NOAA Fishwatch considers monkfish to be well managed and a “smart seafood choice” – however, it is still vulnerable, and the fishery should continue to be closely monitored, or it could suffer the same fate as other groundfish fisheries.
So, if you are looking for a spooky-themed seafood dish for this weekend’s festivities, it might be time to give monkfish a try… It would also make one unique Halloween costume!
October is National Seafood Month! To celebrate, I spoke with Andrea Tomlinson, General Manager of New Hampshire Community Seafood, an organization committed to supporting the state’s
fishing industry and ensuring community access to fresh, locally caught seafood.
We hear a lot about sustainable seafood in New England, but what does it really mean, and how can we, as consumers (and seafood lovers), impact the future of the fishing industry – all the while eating more healthy fish?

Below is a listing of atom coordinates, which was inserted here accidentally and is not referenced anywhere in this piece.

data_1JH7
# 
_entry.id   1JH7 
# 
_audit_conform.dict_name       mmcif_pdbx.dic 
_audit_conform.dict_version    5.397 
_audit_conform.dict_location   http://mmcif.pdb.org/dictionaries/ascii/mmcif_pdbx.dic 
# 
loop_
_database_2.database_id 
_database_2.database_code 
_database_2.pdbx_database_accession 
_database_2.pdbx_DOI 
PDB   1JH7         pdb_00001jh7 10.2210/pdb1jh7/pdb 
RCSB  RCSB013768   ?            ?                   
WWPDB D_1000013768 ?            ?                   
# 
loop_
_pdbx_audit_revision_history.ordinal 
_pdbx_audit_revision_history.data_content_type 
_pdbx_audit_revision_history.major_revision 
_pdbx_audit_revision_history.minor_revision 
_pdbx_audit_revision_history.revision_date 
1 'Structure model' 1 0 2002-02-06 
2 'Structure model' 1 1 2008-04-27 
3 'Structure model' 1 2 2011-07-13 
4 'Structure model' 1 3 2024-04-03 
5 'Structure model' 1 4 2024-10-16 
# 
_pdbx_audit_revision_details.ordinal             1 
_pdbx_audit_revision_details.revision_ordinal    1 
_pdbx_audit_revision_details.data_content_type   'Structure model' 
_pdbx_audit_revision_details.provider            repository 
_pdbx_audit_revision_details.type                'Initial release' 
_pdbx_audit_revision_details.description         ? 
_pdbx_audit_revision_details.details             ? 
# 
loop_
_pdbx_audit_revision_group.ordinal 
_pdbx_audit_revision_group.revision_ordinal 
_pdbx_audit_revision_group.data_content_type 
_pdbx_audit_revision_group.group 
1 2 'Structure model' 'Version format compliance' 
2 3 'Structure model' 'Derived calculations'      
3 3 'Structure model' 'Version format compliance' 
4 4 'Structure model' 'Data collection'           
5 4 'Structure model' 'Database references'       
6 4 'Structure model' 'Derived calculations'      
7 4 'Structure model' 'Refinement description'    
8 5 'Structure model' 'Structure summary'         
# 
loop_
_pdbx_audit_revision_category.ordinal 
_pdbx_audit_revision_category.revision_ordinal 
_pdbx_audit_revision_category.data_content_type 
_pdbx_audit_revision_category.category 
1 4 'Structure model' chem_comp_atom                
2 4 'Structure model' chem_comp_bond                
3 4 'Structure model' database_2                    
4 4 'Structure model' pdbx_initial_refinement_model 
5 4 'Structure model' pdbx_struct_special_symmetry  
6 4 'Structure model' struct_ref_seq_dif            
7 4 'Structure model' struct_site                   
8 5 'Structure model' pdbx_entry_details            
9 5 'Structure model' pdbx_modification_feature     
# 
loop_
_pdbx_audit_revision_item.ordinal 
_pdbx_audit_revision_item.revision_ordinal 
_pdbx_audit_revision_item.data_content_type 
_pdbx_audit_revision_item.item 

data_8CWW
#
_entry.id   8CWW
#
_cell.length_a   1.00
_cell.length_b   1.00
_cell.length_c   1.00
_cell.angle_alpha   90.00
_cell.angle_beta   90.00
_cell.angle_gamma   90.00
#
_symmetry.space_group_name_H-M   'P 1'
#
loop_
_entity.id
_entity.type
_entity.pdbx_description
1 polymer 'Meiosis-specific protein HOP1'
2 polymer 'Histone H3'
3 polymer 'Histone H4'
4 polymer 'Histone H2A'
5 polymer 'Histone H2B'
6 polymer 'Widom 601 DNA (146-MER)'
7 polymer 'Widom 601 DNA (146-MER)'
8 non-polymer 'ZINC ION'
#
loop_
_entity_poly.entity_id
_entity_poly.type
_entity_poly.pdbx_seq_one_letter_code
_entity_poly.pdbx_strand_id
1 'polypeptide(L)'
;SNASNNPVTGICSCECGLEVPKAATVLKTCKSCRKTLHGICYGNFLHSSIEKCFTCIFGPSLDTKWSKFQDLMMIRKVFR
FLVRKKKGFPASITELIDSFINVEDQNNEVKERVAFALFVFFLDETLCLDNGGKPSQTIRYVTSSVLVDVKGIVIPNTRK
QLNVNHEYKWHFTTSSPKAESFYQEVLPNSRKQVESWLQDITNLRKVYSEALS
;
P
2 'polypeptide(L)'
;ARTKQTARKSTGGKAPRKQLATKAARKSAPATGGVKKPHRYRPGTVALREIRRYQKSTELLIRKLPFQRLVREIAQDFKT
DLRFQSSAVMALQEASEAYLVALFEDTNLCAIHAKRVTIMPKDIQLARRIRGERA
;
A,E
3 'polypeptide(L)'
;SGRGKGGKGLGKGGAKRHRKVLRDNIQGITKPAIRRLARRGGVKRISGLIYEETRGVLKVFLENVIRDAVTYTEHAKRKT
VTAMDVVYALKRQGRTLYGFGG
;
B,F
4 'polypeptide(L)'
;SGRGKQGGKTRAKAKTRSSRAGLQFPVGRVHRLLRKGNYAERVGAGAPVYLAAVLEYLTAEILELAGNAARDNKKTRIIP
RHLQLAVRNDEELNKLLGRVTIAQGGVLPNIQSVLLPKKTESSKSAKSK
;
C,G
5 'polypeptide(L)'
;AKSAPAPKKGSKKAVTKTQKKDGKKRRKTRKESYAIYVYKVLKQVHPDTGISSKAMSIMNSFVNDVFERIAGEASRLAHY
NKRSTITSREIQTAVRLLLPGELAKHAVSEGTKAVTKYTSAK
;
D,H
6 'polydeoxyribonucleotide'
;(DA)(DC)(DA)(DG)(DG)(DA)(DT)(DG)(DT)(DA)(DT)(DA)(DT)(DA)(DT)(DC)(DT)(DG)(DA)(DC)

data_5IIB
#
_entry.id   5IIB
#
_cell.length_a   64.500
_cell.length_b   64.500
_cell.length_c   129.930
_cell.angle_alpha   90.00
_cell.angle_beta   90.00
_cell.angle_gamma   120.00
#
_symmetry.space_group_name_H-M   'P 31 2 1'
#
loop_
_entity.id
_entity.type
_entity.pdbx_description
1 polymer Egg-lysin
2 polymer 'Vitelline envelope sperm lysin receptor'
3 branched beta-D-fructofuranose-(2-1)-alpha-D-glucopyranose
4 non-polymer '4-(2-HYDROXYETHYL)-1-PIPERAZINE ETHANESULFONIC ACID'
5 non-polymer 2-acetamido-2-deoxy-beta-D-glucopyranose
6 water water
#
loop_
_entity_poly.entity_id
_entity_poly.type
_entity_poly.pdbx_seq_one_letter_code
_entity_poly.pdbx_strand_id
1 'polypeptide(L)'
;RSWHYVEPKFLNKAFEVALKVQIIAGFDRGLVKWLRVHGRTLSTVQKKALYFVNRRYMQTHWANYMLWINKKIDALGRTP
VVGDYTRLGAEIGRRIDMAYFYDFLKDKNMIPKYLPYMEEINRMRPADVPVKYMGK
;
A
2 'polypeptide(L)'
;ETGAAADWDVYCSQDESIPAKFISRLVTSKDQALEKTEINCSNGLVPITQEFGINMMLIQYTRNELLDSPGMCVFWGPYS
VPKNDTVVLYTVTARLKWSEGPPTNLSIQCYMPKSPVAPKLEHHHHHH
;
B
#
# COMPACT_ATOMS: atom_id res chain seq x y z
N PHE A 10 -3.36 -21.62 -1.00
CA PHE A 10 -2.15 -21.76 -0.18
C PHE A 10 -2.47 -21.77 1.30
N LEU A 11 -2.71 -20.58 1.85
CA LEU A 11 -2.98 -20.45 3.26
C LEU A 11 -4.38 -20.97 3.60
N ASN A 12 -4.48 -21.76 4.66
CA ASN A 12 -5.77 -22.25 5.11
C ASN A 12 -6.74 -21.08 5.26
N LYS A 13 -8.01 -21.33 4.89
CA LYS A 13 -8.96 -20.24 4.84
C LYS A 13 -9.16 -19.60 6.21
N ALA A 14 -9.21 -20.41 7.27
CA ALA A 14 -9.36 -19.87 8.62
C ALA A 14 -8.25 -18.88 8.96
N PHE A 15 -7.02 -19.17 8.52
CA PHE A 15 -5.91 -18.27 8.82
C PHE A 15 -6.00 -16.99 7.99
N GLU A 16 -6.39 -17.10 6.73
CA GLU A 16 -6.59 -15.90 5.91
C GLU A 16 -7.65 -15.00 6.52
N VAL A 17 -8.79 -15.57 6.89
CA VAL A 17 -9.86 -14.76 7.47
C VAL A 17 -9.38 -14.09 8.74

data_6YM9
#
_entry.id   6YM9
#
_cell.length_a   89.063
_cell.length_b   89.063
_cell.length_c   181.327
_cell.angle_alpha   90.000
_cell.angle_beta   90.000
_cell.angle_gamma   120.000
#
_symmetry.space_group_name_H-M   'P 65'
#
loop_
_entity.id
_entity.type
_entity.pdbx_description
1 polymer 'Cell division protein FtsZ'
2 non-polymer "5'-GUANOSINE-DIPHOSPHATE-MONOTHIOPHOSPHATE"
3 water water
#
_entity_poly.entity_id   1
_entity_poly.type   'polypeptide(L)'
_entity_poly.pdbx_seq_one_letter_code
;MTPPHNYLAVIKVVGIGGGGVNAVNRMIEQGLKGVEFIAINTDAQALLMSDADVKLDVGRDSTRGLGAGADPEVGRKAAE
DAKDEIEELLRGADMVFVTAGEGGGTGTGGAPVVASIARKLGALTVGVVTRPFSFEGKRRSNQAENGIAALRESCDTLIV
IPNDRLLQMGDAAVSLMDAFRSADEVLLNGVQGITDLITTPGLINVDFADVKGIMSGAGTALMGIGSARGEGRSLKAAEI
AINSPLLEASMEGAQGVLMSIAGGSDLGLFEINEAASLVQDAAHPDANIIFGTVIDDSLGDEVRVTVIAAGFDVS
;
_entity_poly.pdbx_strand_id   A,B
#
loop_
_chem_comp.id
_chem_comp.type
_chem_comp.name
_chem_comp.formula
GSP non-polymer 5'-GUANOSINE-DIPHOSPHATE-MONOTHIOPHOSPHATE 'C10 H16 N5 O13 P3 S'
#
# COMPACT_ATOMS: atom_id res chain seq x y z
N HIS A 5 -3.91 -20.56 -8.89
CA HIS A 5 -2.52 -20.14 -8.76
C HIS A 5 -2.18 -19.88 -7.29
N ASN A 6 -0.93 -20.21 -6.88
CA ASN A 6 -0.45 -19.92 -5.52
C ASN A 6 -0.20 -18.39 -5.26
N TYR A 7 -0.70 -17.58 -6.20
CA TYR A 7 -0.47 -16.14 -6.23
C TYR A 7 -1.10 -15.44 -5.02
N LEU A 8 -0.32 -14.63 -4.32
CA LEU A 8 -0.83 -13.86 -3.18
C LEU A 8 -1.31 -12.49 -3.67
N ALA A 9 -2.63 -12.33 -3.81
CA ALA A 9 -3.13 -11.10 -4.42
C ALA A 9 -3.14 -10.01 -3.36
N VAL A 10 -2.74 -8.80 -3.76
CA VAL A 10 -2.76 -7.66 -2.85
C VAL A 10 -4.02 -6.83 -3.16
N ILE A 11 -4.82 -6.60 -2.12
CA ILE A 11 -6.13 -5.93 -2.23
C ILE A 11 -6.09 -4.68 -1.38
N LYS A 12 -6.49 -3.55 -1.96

AY: What is “sustainable seafood”?
AT: I think few people understand what it really means – as more people use the term, it seems to have lost meaning. For me, sustainable seafood simply means that our fishermen are only taking an amount of a particular population that does not prevent parent fish from reproducing at the same level the following year. If fishermen leave the pregnant and older fish alone, and take just the younger fish, it’s more likely to be sustainable. The fish population must be able to sustain itself while also being fished for commercial purposes.
AY: Do you think most of the industry fishes this way?
AT: No. In the past, it was a free for all. Fishermen took whatever they wanted — cod was our fish, there was lots of it, so we took lots of it. Today, our small New England fishermen are still fishing the same amount (and taking the parent fish), but there are other, bigger players in the game. Once cod was shown to be a successful industry, the number of fishermen increased – and now the populations are suffering because of it.